It’s Okay to Put Aside Your (Other Kind of) Pride

prideAs a queer woman and mother living in Florida, this Pride month feels different than in years past. Typically, June is a time of celebration for the LGBTQ+ community. A celebration of living life as our most authentic selves and of how far we’ve come as a society, while also recognizing how much work and progress still needs to occur. But this year, it feels like so much of that progress has been, and continues to be, reversed.

For the first time, my wife and I hesitated about attending Pride events because we fear for our safety. And rightfully so with the openly hostile political climate here in Florida aimed at the queer community. But it’s not just politicians to blame. On a daily basis lately, social media is flooded with the nastiest of comments trying to villainize families like mine. From keyboard bullies outright calling people like me “groomers” and “child molesters,” to a comment on a post about Disney World’s Gay Days — “We know where to drop the bombs,” it is easy to see why we would be fearful.

I pour absolutely EVERYTHING I have into being the best mom I can be for my children. So, can you imagine how insanely painful it is to hear someone accuse you of being a child molester simply because your kids have two loving mothers?

Then in the next breath, they’ll say, “Why do we need a gay pride month anyway? There isn’t a straight pride month?!” *slaps forehead*

To those of you reading this who may fall under the category of being actively against the LGBTQ community, I beg you to dig deep and really ask yourself why? Is it because that’s how you were raised and you never questioned that belief? Is it because you have friends who feel that way and you just go along with it? Maybe you are influenced by certain politicians who will remain unnamed. Maybe you’ve never had any gay friends, and it’s easier for you to hate what you don’t know. Whatever the reason may be, it’s never too late to change your mind.

I can promise you that we are human beings just like you, trying to live a happy and fulfilling life in peace. We’re not looking for special treatment, just equal rights and some basic dignity.

But why is changing your mind so difficult? Too many people don’t want (or have too much of the other kind of pride) to admit when they were wrong. I think it’s time we normalize proudly having a change of heart after learning new information or having new experiences that alter how we view a topic. In fact, let’s celebrate it! That’s how we evolve as a society, right? Otherwise, we would all still be out here believing that the Earth is flat.

I’ll absolutely admit that I am guilty of using the word “gay” to mean “stupid” back in my teenage years. As someone who didn’t come to terms with the fact that I was gay until I was 30, I had a very different mindset when I was younger. Then one day I had someone challenge me on why I was using the word in that way. They explained that their brother was gay and why it was hurtful to them. At first, I was taken aback because I would never want to intentionally offend another person. So I sat with that feeling for a bit and allowed myself to admit that, although unintentional, I was causing pain with my words. As Maya Angelou taught us, when you know better, do better. And from that moment on, I did.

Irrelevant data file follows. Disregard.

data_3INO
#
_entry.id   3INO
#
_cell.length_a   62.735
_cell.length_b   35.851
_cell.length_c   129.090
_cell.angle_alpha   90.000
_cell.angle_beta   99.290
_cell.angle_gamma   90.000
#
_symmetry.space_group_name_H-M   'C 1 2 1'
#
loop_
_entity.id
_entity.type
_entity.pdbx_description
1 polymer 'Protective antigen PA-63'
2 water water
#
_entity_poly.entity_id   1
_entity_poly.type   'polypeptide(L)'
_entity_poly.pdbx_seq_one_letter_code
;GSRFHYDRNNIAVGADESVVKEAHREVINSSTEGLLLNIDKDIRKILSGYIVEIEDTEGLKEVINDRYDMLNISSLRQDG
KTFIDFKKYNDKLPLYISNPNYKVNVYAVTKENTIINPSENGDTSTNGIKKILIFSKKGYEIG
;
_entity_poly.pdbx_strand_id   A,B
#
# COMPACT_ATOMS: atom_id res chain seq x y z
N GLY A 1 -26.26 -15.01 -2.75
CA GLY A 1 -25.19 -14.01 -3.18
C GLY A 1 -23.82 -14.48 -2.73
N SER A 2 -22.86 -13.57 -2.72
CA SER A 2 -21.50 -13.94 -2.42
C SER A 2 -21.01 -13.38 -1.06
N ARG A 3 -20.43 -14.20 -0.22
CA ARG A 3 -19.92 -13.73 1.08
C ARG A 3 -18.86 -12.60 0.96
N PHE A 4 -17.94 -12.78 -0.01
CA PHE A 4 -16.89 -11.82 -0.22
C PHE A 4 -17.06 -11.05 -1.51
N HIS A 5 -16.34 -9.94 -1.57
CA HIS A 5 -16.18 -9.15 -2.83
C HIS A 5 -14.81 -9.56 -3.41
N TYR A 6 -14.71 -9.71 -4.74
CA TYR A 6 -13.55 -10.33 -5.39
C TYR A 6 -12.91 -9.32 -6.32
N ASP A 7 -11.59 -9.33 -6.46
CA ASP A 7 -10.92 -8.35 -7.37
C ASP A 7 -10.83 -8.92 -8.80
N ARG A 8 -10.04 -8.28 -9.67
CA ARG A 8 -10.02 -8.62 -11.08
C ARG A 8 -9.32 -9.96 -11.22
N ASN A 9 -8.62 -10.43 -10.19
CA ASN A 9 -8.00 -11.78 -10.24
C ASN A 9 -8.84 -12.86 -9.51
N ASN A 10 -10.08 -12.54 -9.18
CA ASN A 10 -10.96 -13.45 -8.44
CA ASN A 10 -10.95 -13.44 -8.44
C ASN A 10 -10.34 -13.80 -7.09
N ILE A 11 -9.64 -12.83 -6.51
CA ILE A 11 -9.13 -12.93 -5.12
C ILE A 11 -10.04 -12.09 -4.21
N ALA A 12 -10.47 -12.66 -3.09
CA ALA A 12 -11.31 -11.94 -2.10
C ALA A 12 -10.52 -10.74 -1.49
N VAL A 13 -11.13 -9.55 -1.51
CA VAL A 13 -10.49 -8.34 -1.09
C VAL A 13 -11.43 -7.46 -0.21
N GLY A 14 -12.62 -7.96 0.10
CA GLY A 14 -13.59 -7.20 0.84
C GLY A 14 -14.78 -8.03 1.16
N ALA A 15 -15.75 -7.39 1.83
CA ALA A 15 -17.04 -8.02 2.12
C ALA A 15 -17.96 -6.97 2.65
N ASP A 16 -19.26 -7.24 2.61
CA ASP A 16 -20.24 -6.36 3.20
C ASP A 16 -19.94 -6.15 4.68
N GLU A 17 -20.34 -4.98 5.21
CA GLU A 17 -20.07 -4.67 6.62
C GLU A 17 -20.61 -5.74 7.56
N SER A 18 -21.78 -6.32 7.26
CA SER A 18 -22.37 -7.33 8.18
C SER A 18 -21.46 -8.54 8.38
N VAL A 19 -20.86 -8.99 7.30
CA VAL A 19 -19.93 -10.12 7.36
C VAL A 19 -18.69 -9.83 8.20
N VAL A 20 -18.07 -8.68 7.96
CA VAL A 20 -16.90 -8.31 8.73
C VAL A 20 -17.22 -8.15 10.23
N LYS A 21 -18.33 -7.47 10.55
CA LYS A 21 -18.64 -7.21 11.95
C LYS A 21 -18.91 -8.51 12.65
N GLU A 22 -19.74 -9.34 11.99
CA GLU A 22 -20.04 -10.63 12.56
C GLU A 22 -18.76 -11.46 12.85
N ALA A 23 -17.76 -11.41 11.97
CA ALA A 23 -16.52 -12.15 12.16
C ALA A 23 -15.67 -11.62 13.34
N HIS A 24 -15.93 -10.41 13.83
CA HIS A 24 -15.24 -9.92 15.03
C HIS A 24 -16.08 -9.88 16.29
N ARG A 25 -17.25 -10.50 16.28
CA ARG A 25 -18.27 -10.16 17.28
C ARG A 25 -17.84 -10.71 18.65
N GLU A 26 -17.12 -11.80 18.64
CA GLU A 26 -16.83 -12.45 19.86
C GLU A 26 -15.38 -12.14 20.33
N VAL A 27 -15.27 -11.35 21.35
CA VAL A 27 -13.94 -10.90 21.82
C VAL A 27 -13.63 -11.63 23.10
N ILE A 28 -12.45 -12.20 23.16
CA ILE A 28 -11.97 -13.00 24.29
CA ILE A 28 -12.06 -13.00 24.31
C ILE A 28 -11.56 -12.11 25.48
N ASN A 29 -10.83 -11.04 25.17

Do I wish I had “gotten” it sooner? Of course. It can be super cringey to think back at my former self compared to who I am now, but I also know that I’m certainly not alone in my evolving views. The important thing is that I allowed my mind to be open to different ways of thinking and taking in the experiences of others.

I am so thankful that person had the courage to confront me all those years ago. It’s not easy to challenge a stranger, let alone your own friends and family, but you have no idea how grateful I am when I hear someone now stick up for me, my wife, and our children.

It can be hard to fully empathize with someone when you (or someone close to you) haven’t walked a mile in their shoes. I get it. It takes effort to see things from someone else’s point of view. But I’m asking you to try. And if you can’t do that, at least stop using your energy to spread hate.

Jess Dinney
Jess Dinney is a Florida transplant who grew up in New York but has been living in Jacksonville for 8 years. After working as a corporate event planner and conference manager for 14 years, Jess is now a full-time stay-at-home mom to her 1-year-old twins. In her free time (wait, twin toddlers, what is free time?) Jess loves spending time outdoors with her wife and kids, going to Jags games, and trying out new restaurants around town. Follow her on Instagram @doublethedinneys for the low-down on twin mom life, LGBTQ advocacy, local food tours, and more!


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